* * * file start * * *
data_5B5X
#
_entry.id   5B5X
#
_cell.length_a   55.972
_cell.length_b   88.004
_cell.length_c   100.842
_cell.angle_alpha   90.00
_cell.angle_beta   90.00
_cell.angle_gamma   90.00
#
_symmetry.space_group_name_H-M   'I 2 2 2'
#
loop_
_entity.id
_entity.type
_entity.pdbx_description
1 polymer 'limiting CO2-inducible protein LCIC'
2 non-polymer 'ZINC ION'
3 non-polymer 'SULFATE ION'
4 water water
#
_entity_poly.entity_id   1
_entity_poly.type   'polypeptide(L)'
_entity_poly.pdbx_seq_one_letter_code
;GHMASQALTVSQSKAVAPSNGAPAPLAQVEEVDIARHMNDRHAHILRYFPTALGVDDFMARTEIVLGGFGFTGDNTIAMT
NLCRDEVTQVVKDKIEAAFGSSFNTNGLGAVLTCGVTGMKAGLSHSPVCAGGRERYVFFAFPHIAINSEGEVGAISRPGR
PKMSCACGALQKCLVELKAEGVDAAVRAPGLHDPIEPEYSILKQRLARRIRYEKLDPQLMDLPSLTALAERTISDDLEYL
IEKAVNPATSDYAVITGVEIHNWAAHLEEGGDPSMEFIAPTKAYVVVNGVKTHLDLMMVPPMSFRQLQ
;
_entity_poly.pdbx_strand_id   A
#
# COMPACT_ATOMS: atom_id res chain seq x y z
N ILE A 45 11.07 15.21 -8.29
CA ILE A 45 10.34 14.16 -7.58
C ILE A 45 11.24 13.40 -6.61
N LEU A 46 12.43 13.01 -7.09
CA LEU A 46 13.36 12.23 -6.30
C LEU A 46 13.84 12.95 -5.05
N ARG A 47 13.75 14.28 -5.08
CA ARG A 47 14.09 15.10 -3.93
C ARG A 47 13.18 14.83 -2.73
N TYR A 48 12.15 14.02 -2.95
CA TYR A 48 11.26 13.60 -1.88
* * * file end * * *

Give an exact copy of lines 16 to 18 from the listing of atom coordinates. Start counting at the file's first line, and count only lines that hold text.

_entity.type
_entity.pdbx_description
1 polymer 'limiting CO2-inducible protein LCIC'